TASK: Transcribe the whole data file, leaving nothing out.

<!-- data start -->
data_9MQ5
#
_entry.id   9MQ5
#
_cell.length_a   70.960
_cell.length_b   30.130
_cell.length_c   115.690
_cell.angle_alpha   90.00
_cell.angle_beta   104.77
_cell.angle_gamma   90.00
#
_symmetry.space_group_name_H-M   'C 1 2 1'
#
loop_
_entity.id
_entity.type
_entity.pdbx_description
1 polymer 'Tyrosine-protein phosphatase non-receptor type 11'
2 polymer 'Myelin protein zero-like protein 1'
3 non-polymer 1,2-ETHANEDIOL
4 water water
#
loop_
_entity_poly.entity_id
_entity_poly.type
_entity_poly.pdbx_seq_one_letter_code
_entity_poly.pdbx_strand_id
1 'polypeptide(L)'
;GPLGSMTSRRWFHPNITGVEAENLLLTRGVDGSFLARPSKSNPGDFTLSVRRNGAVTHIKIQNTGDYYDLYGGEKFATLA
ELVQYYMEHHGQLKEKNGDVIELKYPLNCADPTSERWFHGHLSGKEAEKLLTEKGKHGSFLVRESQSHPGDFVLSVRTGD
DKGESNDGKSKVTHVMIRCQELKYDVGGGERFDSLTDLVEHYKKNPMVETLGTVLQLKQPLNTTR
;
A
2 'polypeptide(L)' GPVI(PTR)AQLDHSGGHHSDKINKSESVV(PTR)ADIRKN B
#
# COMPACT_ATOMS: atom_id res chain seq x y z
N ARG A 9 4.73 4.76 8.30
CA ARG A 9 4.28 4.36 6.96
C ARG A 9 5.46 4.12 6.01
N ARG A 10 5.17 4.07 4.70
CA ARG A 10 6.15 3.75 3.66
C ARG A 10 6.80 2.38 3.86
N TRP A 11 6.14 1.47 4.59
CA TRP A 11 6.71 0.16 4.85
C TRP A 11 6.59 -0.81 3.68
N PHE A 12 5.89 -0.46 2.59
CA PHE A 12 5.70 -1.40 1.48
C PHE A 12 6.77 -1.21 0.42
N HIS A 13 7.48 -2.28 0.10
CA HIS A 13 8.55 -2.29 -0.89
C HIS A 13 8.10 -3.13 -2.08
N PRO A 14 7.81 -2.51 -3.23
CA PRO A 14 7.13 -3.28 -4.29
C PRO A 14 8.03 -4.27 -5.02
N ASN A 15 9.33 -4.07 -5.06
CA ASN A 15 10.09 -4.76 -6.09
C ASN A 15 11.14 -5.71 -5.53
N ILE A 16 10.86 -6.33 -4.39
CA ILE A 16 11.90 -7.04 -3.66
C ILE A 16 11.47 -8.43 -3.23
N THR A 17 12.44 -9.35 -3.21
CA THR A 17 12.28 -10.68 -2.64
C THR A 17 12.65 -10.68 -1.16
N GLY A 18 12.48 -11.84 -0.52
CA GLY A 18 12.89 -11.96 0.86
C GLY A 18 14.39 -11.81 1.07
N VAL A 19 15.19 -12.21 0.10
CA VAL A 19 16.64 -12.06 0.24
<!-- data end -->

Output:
data_9MQ5
#
_entry.id   9MQ5
#
_cell.length_a   70.960
_cell.length_b   30.130
_cell.length_c   115.690
_cell.angle_alpha   90.00
_cell.angle_beta   104.77
_cell.angle_gamma   90.00
#
_symmetry.space_group_name_H-M   'C 1 2 1'
#
loop_
_entity.id
_entity.type
_entity.pdbx_description
1 polymer 'Tyrosine-protein phosphatase non-receptor type 11'
2 polymer 'Myelin protein zero-like protein 1'
3 non-polymer 1,2-ETHANEDIOL
4 water water
#
loop_
_entity_poly.entity_id
_entity_poly.type
_entity_poly.pdbx_seq_one_letter_code
_entity_poly.pdbx_strand_id
1 'polypeptide(L)'
;GPLGSMTSRRWFHPNITGVEAENLLLTRGVDGSFLARPSKSNPGDFTLSVRRNGAVTHIKIQNTGDYYDLYGGEKFATLA
ELVQYYMEHHGQLKEKNGDVIELKYPLNCADPTSERWFHGHLSGKEAEKLLTEKGKHGSFLVRESQSHPGDFVLSVRTGD
DKGESNDGKSKVTHVMIRCQELKYDVGGGERFDSLTDLVEHYKKNPMVETLGTVLQLKQPLNTTR
;
A
2 'polypeptide(L)' GPVI(PTR)AQLDHSGGHHSDKINKSESVV(PTR)ADIRKN B
#
# COMPACT_ATOMS: atom_id res chain seq x y z
N ARG A 9 4.73 4.76 8.30
CA ARG A 9 4.28 4.36 6.96
C ARG A 9 5.46 4.12 6.01
N ARG A 10 5.17 4.07 4.70
CA ARG A 10 6.15 3.75 3.66
C ARG A 10 6.80 2.38 3.86
N TRP A 11 6.14 1.47 4.59
CA TRP A 11 6.71 0.16 4.85
C TRP A 11 6.59 -0.81 3.68
N PHE A 12 5.89 -0.46 2.59
CA PHE A 12 5.70 -1.40 1.48
C PHE A 12 6.77 -1.21 0.42
N HIS A 13 7.48 -2.28 0.10
CA HIS A 13 8.55 -2.29 -0.89
C HIS A 13 8.10 -3.13 -2.08
N PRO A 14 7.81 -2.51 -3.23
CA PRO A 14 7.13 -3.28 -4.29
C PRO A 14 8.03 -4.27 -5.02
N ASN A 15 9.33 -4.07 -5.06
CA ASN A 15 10.09 -4.76 -6.09
C ASN A 15 11.14 -5.71 -5.53
N ILE A 16 10.86 -6.33 -4.39
CA ILE A 16 11.90 -7.04 -3.66
C ILE A 16 11.47 -8.43 -3.23
N THR A 17 12.44 -9.35 -3.21
CA THR A 17 12.28 -10.68 -2.64
C THR A 17 12.65 -10.68 -1.16
N GLY A 18 12.48 -11.84 -0.52
CA GLY A 18 12.89 -11.96 0.86
C GLY A 18 14.39 -11.81 1.07
N VAL A 19 15.19 -12.21 0.10
CA VAL A 19 16.64 -12.06 0.24